(The Vietnam War had accelerated inflation, and faith had been lost in the US’ ability to cut budget and trade deficits. “On August 15, 1971, the United States unilaterally terminated convertibility of the dollar to gold. As a result, ‘the Bretton Woods system officially ended and the dollar became fully fiat currency, backed by nothing but the promise of the federal government.’ This action, referred to as the Nixon shock, created the situation in which the United States dollar [not gold] became the sole backing of currencies and a reserve currency for the member states.”)

1973, first oil crisis
(Arab boycott over US aid to Israel in 1973 Arab-Israeli War)

1973-1974, stock market crash (20+ years of steady growth ends)

1978, People’s Republic of China abandons central planning

  • a centrally planned economy is replaced by command capitalism

1979, 2nd oil crisis
(U.S. opposes Iranian Revolution)

Thatcherism and Reaganomics

  • Margaret Thatcher, UK Prime Minister, 1979
  • Ronald Reagan, US President, 1981
  • lower productivity after 1960s, higher population and social costs
  • government increasingly oriented to corporate interests
  • retreat from New Deal and post WWII social contracts
  • trend of increasing income inequality begins

30 Years of US Neoliberalism, 1981-2011:

Ronald Reagan Administration (R), 1981-1988:

  • breaks the air traffic controllers union in 1981
  • “supply side” and “trickle down” economics, and tax cuts
  • deep recession of 1982 with 10% unemployment
  • stock market crash of 1987
  • Savings and Loan crisis, a $125B public bail-out
  • deregulation and hostility to regulate
  • no change to the minimum wage
  • raised national debt from $997B to $2.85T
  • the share of US income received during 1980-1988 by the:
    — 5% highest-income households grew from 16.5% to 18.3%
    — 20% highest income households grew from 44.1% to 46.3%
    — 20% lowest income households fell from 4.2% to 3.8%
    — second poorest 20%, fell from 10.2% to 9.6%.

George H. W. Bush Administration (R), 1989-1992:

  • recession in 1992 with 7.8% unemployment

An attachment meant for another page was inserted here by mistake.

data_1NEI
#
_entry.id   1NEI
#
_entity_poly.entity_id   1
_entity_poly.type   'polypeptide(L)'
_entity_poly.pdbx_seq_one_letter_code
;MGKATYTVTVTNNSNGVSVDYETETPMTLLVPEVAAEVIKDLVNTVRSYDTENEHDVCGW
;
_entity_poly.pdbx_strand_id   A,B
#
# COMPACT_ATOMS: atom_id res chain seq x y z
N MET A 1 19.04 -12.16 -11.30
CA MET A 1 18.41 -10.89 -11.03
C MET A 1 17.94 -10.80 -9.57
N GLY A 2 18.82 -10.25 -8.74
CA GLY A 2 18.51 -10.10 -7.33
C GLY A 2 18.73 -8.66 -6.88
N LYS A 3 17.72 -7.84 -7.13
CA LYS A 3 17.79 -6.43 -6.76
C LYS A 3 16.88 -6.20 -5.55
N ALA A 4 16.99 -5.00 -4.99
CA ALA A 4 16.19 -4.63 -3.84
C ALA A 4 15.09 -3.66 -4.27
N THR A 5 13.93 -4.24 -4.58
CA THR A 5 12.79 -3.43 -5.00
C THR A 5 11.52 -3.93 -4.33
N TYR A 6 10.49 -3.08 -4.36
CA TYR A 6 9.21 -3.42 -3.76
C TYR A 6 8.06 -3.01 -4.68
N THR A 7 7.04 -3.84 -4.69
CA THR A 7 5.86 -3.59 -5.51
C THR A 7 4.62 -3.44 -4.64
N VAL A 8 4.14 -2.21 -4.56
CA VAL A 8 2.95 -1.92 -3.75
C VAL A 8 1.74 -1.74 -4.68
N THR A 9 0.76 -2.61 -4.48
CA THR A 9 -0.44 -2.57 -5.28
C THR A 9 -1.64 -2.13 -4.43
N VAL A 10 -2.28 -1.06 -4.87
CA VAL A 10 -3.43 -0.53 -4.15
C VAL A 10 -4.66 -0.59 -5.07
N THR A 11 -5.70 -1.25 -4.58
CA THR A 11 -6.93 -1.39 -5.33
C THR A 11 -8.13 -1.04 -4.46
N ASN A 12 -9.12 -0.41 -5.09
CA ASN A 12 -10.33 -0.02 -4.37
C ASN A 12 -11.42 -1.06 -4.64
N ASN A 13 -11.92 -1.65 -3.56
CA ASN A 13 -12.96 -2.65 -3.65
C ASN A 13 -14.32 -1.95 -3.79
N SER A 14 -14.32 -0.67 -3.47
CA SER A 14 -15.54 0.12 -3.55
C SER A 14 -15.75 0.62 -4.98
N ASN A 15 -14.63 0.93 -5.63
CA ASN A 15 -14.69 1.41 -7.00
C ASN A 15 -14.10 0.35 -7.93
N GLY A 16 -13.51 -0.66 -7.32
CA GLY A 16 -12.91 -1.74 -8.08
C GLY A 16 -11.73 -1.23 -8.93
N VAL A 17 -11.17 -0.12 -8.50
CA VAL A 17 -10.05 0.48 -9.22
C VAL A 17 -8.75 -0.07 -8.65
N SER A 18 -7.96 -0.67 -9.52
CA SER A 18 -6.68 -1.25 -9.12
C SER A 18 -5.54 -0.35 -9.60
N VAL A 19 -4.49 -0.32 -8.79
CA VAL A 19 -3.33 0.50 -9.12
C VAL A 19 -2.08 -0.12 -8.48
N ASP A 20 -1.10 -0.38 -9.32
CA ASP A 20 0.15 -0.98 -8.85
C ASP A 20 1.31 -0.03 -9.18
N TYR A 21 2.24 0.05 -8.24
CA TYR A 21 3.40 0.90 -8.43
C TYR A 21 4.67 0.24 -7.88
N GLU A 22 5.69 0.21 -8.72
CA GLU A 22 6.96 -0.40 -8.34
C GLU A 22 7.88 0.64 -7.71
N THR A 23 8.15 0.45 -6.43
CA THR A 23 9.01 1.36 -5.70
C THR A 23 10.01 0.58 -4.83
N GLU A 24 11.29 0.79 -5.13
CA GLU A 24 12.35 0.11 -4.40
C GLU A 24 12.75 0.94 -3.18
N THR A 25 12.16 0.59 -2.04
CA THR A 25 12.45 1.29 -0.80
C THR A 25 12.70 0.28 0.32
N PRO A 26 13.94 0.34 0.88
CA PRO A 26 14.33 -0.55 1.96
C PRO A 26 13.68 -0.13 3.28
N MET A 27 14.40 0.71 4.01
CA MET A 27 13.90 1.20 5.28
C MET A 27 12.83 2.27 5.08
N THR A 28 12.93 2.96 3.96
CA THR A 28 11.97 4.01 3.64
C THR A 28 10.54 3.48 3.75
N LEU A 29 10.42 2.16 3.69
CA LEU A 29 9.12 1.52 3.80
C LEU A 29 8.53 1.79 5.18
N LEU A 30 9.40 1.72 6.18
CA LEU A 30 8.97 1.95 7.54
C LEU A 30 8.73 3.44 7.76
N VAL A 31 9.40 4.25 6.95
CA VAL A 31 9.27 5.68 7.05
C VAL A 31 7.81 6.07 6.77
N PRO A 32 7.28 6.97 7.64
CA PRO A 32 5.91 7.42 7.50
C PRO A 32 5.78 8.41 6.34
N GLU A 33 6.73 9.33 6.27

• developed North American Free Trade Agreement (NAFTA)

Bill Clinton Administration (D), 1993-2000:

  • 1994, enacts North American Free Trade Agreement (NAFTA)
  • 1996, ends Aid to Families with Dependent Children,
    — (fulfills promise to “end welfare as we have come to know it”)
  • 1996, Antiterrorism and Effective Death Penalty Act of 1996
    — (significant precursor of the Patriot Act of 2001)
  • 1999, signs Gramm-Leach-Blyly Act,
    — (this repeals Glass-Steagall Act of 1933, bank deregulation)
    — (see ENDNOTES for more on Glass-Steagall)
  • 2000, signs Commodity Futures Modernization Act,
    — (legalizes over-the-counter derivatives)
  • federal budget surpluses 1998, 1999, 2000, 2001 (Fiscal Years)
  • War on Drugs swells prison population from 1.4M to 2.0M

George W. Bush Administration (R), 2001-2008:

  • 2001 and 2003, total tax cuts of $1.3T, aimed at the wealthy
  • 2002, No Child Left Behind Act (push to privatize public schools)
  • “War on Terrorism”:
    — 2001, Patriot Act (curtails civil liberties)
    — October 2001, invasion of Afghanistan
    — March 2003, invasion of Iraq
  • 2002, stopped funding the United Nations Population Fund
    — (UNFPA promotes family planning in the developing world)
  • 2005, response (and lack of) to Hurricane Katrina
  • 2008, Troubled Asset Relief Program (TARP), the $700B bail-out

Barack H. Obama Administration (D), 2009-present:

  • failed to use Democratic majorities in congress to pass reforms
  • September 17, 2011, Occupy Wall Street begins; what now?
     
    ENDNOTES

“The People Cry Out Against the New Great Depression”